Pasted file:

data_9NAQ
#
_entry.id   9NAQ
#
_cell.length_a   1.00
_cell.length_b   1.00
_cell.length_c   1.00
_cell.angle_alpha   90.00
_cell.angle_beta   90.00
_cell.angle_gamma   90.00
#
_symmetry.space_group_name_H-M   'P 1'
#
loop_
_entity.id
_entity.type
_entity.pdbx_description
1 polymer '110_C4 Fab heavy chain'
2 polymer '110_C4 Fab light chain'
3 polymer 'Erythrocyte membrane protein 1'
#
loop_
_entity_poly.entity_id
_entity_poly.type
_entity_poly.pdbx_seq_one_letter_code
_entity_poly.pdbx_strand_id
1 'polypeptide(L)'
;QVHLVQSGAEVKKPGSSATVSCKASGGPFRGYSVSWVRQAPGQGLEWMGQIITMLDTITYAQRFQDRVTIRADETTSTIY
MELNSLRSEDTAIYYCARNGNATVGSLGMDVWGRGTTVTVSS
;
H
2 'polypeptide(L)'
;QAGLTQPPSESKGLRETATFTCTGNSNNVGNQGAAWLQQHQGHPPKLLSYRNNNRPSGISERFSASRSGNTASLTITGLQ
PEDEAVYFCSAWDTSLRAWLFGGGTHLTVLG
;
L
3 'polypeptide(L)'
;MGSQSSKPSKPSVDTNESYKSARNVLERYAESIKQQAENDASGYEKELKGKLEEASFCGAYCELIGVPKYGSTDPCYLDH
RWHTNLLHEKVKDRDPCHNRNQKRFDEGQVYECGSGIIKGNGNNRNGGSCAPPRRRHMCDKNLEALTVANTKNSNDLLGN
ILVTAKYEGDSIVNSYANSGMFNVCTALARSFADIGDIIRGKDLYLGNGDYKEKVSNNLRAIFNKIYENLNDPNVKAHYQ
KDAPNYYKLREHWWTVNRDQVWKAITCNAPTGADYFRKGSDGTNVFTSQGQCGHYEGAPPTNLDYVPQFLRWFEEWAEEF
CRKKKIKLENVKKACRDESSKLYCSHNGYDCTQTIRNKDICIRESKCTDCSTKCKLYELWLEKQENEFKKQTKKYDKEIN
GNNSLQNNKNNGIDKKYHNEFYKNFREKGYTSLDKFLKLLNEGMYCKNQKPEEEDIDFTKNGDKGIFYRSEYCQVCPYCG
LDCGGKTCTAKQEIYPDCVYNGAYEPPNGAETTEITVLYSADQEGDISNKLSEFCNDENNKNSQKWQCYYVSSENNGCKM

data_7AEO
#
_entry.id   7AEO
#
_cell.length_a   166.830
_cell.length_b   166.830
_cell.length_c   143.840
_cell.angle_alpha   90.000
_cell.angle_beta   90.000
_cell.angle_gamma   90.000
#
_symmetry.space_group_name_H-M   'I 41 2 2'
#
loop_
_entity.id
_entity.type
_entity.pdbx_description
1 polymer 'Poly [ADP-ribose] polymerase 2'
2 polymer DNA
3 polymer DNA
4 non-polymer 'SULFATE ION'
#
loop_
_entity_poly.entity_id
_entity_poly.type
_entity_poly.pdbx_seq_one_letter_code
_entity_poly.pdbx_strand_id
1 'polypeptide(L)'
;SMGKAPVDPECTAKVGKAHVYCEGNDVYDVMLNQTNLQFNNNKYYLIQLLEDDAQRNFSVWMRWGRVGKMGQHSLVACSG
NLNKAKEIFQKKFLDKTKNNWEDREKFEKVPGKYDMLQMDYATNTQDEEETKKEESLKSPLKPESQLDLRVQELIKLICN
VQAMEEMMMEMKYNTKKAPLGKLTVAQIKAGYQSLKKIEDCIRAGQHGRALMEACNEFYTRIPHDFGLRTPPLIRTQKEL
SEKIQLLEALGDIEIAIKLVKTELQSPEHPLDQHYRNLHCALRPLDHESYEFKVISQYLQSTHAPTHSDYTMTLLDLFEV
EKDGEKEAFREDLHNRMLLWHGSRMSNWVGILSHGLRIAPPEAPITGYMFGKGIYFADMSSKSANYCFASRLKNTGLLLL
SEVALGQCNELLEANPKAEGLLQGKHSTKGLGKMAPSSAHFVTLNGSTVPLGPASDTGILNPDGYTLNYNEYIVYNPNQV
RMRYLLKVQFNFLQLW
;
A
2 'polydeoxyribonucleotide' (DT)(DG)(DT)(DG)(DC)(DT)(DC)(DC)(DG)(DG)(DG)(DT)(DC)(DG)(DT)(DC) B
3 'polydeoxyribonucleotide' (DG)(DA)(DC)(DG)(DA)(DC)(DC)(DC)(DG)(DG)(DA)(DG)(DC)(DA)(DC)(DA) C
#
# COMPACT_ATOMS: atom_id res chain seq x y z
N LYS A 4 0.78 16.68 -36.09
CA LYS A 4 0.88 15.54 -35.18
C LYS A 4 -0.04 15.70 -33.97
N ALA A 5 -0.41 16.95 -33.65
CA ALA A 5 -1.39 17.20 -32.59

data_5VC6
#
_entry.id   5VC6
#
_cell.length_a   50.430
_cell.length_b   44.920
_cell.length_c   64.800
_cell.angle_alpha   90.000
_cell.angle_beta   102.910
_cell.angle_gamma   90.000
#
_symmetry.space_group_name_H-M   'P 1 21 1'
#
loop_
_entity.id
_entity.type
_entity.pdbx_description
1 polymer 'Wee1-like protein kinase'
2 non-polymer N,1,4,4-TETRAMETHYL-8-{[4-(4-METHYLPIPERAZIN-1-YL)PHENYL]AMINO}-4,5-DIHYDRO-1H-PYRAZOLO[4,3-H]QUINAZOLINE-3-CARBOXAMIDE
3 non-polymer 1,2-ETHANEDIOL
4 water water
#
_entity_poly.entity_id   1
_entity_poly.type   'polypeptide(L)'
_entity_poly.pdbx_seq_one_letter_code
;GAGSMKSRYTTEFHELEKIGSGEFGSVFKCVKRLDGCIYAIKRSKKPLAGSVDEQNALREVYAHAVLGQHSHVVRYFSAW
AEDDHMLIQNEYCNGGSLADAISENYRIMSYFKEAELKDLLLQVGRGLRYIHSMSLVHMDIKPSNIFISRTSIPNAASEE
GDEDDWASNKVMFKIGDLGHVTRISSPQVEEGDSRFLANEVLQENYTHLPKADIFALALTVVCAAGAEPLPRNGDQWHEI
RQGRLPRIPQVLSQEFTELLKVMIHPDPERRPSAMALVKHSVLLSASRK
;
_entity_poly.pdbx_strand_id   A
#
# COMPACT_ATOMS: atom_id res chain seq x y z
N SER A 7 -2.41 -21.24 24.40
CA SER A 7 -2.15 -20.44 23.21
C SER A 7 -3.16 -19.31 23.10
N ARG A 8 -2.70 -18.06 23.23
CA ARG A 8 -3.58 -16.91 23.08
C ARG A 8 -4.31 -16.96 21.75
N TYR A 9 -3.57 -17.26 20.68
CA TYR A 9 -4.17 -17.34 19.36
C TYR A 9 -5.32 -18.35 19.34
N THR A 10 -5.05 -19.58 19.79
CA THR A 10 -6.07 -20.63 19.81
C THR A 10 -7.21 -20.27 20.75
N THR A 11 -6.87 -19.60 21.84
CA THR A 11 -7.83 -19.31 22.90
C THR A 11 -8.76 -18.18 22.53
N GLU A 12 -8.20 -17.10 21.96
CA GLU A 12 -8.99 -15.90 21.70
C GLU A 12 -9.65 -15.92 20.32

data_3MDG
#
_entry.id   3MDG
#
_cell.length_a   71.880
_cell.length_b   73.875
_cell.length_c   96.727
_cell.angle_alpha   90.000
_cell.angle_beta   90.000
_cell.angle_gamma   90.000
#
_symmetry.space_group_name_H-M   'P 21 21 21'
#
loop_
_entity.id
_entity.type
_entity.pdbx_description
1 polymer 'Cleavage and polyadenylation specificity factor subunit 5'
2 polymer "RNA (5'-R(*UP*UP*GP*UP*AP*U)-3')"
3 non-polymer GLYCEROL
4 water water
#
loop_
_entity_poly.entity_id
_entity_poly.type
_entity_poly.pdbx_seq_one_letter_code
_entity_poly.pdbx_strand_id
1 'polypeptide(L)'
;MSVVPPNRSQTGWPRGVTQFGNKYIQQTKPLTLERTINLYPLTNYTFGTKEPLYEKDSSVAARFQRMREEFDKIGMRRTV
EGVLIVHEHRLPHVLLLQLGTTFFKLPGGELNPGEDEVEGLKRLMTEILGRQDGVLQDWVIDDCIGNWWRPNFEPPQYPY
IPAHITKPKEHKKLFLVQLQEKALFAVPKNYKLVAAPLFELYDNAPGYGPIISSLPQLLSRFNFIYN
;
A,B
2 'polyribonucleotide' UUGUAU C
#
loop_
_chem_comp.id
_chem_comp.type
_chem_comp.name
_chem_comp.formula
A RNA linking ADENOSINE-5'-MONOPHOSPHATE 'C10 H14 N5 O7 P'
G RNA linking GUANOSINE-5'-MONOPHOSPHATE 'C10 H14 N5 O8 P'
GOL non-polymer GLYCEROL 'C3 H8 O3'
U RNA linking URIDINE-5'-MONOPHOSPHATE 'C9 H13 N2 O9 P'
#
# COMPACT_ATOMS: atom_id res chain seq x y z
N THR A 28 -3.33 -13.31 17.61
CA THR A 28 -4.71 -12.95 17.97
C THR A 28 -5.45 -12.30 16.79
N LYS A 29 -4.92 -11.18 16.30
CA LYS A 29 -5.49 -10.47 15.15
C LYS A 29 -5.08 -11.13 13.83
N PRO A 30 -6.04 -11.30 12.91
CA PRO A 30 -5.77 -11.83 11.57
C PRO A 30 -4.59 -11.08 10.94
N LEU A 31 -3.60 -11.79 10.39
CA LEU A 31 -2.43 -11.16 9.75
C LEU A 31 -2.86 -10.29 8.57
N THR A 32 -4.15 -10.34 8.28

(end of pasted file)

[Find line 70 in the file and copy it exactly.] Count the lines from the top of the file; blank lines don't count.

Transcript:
_entity_poly.pdbx_seq_one_letter_code